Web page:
One more point....beauty so little surrounds us. We are pressed in on all sides by coarseness, by ugliness that wearies, by mediocrity that is held up as beautiful, mocking that which is True and Good. We become inured to the Beauty that beckons and mesmerizes us out of our inward-ness, that navel-gazing which is glorified in our media. It is a navel-gazing that condemns yet provides no way out but more self-glorification.
So, in these rare moments where the beauty of liturgy lifts us out of our trodden paths and propels our gaze upward, our hearts leap with joy, yes, true joy, to know, as Bishop Slattery so beautifully said, that our suffering is taken up, united with Christ's suffering, that we may make sense of what we bear daily in our crosses.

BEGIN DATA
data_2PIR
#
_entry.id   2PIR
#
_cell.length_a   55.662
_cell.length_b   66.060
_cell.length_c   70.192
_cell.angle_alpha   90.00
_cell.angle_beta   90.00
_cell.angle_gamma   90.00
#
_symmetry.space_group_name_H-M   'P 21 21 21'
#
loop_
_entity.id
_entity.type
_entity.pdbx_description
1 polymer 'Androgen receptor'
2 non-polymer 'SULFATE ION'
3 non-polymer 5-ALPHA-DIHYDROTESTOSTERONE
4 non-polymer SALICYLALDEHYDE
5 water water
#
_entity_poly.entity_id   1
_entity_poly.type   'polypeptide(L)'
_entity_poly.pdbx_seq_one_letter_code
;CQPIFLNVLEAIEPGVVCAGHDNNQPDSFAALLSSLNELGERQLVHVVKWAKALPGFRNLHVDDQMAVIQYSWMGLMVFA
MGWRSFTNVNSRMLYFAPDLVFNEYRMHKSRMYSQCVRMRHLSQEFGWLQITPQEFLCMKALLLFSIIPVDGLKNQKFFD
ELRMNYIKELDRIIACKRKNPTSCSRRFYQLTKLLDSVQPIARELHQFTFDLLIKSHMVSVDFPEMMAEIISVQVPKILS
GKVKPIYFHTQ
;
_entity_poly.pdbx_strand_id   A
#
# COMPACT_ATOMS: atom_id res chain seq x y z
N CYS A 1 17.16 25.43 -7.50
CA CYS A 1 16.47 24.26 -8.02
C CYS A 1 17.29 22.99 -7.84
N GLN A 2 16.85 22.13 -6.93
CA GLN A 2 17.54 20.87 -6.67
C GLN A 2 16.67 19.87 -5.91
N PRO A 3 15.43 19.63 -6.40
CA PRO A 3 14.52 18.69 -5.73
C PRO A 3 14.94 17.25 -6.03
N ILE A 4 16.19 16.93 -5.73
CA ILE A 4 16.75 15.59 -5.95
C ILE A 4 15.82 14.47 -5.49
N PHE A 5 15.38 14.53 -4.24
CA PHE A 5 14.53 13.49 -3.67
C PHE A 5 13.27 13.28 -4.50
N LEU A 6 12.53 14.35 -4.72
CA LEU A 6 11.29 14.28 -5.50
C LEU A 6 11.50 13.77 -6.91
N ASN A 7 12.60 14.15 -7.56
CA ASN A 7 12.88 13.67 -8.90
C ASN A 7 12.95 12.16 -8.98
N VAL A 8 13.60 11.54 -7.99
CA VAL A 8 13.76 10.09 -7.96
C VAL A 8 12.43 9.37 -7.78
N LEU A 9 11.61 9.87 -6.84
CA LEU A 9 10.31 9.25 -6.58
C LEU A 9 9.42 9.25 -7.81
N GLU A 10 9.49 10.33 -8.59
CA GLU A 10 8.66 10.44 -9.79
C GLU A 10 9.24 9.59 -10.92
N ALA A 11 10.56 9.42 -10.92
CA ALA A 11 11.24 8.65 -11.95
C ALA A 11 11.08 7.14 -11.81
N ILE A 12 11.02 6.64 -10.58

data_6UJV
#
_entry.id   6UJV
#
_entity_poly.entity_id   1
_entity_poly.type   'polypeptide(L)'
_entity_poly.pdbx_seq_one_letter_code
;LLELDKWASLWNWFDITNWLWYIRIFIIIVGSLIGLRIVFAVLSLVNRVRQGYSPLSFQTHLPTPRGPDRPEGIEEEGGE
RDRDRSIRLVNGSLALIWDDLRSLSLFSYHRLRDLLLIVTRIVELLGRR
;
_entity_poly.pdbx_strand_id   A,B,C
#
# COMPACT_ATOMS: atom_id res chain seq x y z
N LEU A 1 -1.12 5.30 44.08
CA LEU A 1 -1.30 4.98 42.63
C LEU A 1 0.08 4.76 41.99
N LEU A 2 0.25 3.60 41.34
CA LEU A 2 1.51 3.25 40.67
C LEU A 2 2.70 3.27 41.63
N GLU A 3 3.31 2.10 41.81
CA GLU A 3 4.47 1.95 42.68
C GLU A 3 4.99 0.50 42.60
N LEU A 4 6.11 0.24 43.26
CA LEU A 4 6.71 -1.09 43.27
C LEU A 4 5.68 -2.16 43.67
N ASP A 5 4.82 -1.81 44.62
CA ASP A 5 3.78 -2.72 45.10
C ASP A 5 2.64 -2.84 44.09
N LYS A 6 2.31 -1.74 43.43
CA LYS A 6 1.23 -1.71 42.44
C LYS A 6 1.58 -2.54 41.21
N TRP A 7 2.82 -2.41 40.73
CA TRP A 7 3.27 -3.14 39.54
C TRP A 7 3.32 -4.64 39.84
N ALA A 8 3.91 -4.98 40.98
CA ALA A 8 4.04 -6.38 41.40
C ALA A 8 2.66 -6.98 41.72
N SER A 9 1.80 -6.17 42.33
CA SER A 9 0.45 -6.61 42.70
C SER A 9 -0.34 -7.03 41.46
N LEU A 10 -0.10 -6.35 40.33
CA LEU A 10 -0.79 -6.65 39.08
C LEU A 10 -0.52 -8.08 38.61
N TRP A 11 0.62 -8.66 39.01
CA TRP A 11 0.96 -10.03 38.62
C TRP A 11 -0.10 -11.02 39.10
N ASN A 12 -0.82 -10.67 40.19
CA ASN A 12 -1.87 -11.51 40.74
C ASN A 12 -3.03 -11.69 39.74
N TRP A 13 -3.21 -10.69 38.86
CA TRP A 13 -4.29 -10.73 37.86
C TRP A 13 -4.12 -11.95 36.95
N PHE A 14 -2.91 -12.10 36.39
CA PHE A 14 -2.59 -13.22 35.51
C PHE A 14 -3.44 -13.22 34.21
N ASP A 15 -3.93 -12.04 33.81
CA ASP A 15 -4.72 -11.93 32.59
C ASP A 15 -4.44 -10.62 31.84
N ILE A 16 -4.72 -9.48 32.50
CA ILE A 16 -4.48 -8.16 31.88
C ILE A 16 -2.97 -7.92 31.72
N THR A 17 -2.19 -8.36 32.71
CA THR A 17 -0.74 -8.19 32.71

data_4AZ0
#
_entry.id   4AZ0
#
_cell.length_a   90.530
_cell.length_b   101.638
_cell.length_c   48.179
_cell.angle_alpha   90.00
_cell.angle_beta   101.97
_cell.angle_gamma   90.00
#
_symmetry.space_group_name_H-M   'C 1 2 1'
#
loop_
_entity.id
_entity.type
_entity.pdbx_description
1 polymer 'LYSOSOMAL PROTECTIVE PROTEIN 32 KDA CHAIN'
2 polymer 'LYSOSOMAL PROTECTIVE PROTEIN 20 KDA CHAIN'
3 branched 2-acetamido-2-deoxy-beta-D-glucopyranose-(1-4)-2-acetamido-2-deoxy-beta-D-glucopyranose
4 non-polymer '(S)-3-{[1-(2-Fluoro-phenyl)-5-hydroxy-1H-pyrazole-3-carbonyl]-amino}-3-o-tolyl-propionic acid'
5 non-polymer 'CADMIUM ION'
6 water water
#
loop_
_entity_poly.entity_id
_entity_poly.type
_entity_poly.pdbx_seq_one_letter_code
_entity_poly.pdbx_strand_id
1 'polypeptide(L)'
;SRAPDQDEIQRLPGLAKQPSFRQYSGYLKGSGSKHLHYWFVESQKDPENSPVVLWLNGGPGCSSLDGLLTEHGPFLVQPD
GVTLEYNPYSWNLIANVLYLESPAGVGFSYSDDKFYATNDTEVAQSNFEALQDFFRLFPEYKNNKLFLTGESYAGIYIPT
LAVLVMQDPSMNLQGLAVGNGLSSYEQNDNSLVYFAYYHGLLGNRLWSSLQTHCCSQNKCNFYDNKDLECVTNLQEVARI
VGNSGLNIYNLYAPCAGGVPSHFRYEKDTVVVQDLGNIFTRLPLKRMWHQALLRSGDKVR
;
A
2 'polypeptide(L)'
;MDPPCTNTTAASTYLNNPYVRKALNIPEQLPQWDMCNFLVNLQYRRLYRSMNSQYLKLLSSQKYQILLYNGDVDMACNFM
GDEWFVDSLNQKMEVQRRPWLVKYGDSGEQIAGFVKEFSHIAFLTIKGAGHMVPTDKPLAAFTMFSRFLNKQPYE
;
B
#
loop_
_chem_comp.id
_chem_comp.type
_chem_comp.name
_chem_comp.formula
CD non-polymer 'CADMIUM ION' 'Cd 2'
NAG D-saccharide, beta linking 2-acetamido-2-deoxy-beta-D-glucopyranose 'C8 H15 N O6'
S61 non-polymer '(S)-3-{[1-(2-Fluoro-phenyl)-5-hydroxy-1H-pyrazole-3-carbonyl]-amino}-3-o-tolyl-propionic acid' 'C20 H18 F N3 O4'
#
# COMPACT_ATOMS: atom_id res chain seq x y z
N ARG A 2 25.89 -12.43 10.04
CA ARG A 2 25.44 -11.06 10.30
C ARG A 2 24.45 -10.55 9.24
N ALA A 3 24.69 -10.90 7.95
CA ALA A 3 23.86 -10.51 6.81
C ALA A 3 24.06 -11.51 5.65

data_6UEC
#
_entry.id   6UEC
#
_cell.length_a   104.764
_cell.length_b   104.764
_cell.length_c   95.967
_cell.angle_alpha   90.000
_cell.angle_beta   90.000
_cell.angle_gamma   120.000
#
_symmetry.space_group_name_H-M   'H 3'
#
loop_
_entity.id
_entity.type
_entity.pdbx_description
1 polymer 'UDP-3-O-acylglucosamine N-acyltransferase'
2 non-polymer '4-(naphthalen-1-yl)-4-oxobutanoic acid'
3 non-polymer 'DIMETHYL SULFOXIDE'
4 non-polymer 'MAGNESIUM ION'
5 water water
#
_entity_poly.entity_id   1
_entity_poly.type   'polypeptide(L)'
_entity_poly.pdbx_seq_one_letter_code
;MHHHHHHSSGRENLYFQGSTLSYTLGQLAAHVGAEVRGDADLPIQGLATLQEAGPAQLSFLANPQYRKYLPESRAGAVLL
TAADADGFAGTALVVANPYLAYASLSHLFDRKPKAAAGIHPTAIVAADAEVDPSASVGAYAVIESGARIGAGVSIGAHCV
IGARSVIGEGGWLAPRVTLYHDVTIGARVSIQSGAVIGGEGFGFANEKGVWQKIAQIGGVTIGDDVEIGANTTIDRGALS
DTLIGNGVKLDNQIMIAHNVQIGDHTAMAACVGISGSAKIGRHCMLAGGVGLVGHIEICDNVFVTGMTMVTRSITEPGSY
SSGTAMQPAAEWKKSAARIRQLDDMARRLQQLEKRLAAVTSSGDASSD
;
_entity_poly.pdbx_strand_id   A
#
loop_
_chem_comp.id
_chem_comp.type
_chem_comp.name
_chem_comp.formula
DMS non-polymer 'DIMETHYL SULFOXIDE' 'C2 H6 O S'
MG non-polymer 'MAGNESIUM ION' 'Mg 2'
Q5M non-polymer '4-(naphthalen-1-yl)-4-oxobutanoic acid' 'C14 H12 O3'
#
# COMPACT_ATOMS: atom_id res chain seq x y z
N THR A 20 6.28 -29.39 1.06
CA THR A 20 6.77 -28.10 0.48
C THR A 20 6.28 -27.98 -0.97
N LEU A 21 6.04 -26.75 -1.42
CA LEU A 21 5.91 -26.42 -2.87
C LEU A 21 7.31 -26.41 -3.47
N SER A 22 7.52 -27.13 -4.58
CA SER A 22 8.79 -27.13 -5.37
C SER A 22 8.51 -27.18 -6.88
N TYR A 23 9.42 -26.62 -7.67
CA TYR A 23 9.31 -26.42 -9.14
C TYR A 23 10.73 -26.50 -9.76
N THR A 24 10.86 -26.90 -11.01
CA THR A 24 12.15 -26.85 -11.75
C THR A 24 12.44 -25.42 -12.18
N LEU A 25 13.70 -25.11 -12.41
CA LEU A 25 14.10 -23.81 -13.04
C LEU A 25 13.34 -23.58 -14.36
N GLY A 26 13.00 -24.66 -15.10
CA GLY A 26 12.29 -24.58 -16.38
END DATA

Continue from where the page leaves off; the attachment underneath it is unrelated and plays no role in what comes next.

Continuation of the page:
This is why it is imperative that our worship not be banal and me-oriented. It is so crucial that our gestures embedded in our liturgical rites be the highest and best that we can offer. This is about Salvation, not about feeling good.
St. Paul exhorts us to lift our minds to that which is true and good and beautiful because that is precisely where our destiny is, where God is who is all goodness and truth and Beauty Himself. This is where we truly find ourselves.